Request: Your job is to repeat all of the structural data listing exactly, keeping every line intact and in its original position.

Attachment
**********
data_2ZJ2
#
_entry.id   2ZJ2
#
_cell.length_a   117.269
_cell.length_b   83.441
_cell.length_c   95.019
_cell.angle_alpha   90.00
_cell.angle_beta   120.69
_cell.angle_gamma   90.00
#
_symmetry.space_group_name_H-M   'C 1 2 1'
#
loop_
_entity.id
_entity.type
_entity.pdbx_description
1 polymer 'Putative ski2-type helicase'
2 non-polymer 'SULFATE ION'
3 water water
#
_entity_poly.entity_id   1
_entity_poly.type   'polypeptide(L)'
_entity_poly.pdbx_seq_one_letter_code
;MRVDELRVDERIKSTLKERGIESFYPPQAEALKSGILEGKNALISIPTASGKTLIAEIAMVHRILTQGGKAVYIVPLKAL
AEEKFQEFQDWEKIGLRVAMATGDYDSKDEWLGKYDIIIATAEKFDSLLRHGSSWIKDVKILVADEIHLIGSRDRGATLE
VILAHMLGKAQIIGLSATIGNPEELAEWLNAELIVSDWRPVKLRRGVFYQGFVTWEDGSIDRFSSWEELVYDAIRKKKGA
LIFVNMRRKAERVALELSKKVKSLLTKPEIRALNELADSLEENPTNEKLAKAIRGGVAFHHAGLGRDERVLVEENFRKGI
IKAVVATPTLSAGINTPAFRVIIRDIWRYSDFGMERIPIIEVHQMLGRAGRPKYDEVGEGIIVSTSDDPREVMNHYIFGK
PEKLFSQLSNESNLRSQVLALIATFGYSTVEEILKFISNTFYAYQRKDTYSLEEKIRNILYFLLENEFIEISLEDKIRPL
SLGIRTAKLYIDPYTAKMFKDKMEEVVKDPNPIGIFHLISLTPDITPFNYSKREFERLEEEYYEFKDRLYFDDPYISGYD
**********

data_2ZJ2
#
_entry.id   2ZJ2
#
_cell.length_a   117.269
_cell.length_b   83.441
_cell.length_c   95.019
_cell.angle_alpha   90.00
_cell.angle_beta   120.69
_cell.angle_gamma   90.00
#
_symmetry.space_group_name_H-M   'C 1 2 1'
#
loop_
_entity.id
_entity.type
_entity.pdbx_description
1 polymer 'Putative ski2-type helicase'
2 non-polymer 'SULFATE ION'
3 water water
#
_entity_poly.entity_id   1
_entity_poly.type   'polypeptide(L)'
_entity_poly.pdbx_seq_one_letter_code
;MRVDELRVDERIKSTLKERGIESFYPPQAEALKSGILEGKNALISIPTASGKTLIAEIAMVHRILTQGGKAVYIVPLKAL
AEEKFQEFQDWEKIGLRVAMATGDYDSKDEWLGKYDIIIATAEKFDSLLRHGSSWIKDVKILVADEIHLIGSRDRGATLE
VILAHMLGKAQIIGLSATIGNPEELAEWLNAELIVSDWRPVKLRRGVFYQGFVTWEDGSIDRFSSWEELVYDAIRKKKGA
LIFVNMRRKAERVALELSKKVKSLLTKPEIRALNELADSLEENPTNEKLAKAIRGGVAFHHAGLGRDERVLVEENFRKGI
IKAVVATPTLSAGINTPAFRVIIRDIWRYSDFGMERIPIIEVHQMLGRAGRPKYDEVGEGIIVSTSDDPREVMNHYIFGK
PEKLFSQLSNESNLRSQVLALIATFGYSTVEEILKFISNTFYAYQRKDTYSLEEKIRNILYFLLENEFIEISLEDKIRPL
SLGIRTAKLYIDPYTAKMFKDKMEEVVKDPNPIGIFHLISLTPDITPFNYSKREFERLEEEYYEFKDRLYFDDPYISGYD